TOLEDO, Ohio (AP) -- About 50 more people have come forward to say they were sexually abused at Catholic schools in Pennsylvania and Ohio by a Franciscan brother who killed himself in January, said an attorney who settled 11 alleged abuse cases against the friar.
Brother Stephen Baker, 62, stabbed himself in the heart at a western Pennsylvania monastery on Jan. 26, a little over a week after the disclosure of financial settlements in alleged abuse cases in Warren, Ohio. A coroner told the Altoona Mirror that Baker left a short note apologizing for his actions.
The new accusers have alleged in recent weeks that they were abused between 1982 and 2007, attorney Mitchell Garabedian said Sunday. Some said Baker abused them even after he left teaching in 2000 when he would attend school events in Johnstown, Pa., Garabedian said.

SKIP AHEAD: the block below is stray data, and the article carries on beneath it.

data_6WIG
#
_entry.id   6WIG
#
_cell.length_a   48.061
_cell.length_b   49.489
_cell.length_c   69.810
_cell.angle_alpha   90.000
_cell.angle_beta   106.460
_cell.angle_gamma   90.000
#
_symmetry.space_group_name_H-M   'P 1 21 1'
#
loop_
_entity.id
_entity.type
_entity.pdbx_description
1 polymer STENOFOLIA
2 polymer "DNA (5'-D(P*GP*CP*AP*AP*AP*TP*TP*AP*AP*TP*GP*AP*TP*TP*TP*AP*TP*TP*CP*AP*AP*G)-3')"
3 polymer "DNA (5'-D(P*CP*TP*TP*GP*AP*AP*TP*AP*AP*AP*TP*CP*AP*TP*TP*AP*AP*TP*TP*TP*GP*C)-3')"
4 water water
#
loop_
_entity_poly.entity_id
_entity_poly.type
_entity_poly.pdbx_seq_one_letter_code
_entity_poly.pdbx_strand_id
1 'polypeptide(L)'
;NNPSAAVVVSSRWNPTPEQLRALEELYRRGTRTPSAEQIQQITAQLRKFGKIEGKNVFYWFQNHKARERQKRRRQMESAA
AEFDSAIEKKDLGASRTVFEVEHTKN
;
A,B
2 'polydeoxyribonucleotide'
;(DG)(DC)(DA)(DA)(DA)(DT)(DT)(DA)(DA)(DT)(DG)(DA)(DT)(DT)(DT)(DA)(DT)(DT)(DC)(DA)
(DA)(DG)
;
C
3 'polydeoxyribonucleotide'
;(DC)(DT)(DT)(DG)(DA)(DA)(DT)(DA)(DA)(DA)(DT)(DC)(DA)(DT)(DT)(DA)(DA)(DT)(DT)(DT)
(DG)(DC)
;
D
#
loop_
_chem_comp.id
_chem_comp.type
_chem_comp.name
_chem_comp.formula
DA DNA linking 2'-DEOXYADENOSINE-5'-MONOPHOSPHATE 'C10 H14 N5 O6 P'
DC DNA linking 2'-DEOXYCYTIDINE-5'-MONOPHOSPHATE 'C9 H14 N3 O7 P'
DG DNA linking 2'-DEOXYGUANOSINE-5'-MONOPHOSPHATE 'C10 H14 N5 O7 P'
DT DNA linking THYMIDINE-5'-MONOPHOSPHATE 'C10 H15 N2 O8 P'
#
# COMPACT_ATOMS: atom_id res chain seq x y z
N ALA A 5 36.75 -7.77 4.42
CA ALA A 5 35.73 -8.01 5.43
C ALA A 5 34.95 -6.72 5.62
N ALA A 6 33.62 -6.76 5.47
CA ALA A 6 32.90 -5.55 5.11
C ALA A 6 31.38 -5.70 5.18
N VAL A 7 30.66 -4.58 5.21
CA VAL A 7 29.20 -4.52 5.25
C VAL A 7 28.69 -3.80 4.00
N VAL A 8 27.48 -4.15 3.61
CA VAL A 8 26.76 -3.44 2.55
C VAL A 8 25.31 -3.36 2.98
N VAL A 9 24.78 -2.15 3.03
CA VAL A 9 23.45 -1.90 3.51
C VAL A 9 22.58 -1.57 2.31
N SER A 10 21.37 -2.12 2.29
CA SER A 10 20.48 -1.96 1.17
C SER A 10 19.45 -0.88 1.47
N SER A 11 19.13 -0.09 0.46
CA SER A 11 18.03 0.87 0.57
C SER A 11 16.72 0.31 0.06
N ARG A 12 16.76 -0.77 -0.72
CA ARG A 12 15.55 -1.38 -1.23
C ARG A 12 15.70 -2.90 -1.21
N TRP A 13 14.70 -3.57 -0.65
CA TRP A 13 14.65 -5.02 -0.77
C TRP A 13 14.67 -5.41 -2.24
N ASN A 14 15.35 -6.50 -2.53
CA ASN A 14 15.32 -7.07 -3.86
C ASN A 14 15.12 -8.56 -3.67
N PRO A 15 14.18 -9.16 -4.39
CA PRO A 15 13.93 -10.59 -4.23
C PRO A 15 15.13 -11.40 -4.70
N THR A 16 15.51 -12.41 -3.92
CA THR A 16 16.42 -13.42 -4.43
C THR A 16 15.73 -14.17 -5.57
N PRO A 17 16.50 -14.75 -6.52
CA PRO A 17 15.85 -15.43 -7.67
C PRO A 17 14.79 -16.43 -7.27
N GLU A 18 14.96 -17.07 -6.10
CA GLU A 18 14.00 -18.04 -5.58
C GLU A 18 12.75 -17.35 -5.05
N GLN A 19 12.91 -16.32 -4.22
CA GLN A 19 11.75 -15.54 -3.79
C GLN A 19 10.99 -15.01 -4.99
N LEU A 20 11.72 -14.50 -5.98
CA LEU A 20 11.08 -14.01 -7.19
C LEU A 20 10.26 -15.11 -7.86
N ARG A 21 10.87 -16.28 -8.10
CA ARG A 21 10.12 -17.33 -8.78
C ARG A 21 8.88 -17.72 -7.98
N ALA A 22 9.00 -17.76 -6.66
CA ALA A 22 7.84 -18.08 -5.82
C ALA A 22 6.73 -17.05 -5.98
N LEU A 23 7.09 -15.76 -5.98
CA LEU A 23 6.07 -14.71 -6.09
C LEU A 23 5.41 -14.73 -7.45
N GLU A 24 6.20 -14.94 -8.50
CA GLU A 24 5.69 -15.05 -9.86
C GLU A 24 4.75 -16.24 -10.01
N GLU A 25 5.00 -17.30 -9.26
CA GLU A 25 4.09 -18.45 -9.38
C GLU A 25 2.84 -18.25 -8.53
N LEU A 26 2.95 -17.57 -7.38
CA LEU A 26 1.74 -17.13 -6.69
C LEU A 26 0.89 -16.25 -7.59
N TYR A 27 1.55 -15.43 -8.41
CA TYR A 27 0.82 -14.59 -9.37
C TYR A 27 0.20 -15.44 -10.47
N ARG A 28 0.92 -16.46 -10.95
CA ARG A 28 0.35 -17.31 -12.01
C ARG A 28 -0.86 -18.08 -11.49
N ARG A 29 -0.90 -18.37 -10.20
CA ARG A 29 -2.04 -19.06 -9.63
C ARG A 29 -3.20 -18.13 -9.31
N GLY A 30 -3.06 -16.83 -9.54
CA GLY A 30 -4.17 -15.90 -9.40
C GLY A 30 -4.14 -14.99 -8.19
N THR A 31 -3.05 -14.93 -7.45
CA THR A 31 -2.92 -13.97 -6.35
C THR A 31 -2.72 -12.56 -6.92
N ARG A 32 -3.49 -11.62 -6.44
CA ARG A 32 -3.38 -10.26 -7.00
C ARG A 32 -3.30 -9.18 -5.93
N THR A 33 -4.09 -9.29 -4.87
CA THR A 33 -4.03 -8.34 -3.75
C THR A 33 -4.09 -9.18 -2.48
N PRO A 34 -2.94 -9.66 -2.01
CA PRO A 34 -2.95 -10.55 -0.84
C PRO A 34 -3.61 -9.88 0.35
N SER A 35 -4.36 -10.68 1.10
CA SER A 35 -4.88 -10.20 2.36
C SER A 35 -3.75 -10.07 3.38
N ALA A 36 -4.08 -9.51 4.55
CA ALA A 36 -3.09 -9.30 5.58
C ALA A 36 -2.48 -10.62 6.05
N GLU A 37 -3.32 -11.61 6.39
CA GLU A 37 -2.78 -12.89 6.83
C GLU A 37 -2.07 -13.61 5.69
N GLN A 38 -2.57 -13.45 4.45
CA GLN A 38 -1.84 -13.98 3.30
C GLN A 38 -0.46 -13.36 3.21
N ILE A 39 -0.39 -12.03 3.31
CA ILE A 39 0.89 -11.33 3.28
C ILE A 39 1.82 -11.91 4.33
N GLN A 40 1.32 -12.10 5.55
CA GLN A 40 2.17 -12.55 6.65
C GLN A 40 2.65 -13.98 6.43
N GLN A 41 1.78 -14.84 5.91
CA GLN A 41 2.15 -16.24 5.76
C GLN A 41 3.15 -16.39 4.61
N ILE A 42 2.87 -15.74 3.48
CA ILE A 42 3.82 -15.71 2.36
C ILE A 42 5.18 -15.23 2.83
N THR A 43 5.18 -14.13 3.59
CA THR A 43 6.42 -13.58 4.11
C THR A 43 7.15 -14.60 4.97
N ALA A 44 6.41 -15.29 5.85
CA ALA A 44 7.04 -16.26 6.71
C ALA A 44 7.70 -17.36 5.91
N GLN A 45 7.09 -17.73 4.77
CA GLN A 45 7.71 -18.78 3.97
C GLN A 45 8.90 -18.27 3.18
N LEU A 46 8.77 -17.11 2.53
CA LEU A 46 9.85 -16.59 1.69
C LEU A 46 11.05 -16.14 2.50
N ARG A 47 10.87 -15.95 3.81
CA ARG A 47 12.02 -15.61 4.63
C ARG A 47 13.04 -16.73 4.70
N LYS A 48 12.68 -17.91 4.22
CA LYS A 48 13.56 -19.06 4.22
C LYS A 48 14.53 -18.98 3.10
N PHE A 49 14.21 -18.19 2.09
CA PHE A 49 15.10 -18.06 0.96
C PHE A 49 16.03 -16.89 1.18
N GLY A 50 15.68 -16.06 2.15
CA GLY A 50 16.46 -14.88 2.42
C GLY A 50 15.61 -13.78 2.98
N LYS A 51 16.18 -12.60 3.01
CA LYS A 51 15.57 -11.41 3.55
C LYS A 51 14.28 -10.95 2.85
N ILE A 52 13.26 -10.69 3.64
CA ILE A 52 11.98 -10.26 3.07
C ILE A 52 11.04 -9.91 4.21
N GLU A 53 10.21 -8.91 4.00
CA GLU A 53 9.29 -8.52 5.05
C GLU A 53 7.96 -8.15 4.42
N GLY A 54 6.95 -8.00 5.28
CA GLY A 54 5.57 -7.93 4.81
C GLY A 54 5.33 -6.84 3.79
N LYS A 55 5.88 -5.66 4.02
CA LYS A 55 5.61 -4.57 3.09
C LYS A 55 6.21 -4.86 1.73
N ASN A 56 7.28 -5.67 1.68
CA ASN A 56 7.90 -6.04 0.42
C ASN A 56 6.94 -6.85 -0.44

The latest allegations come from people in 12 states who went to school in Warren or were either middle school or high school students in Johnstown, where Baker taught and coached, Garabedian said.
The Boston attorney said he's also heard from four people who say they were abused while Baker was at a high school in Orchard Lake, Mich.
Baker was named in legal settlements in January involving 11 men who alleged he sexually abused them at a Catholic high school in northeast Ohio three decades ago. The undisclosed financial settlements involved his contact with students at John F.
Baker taught and coached at John F. Kennedy High School in the late 1980s and early 1990s and was at Bishop McCort in Johnstown from 1992 to 2000. He taught in Michigan in the mid-1980s.
Roman Catholic Bishop George Murry of Youngstown said this month that he sent letters asking for information from about 1,200 adults who attended Kennedy High School while Baker taught and coached there.
The Youngstown diocese has said it was unaware of the allegations until nearly 20 years after the alleged abuse.
Messages seeking comment were left with the Youngstown diocese and the Altoona-Johnstown Diocese on Sunday.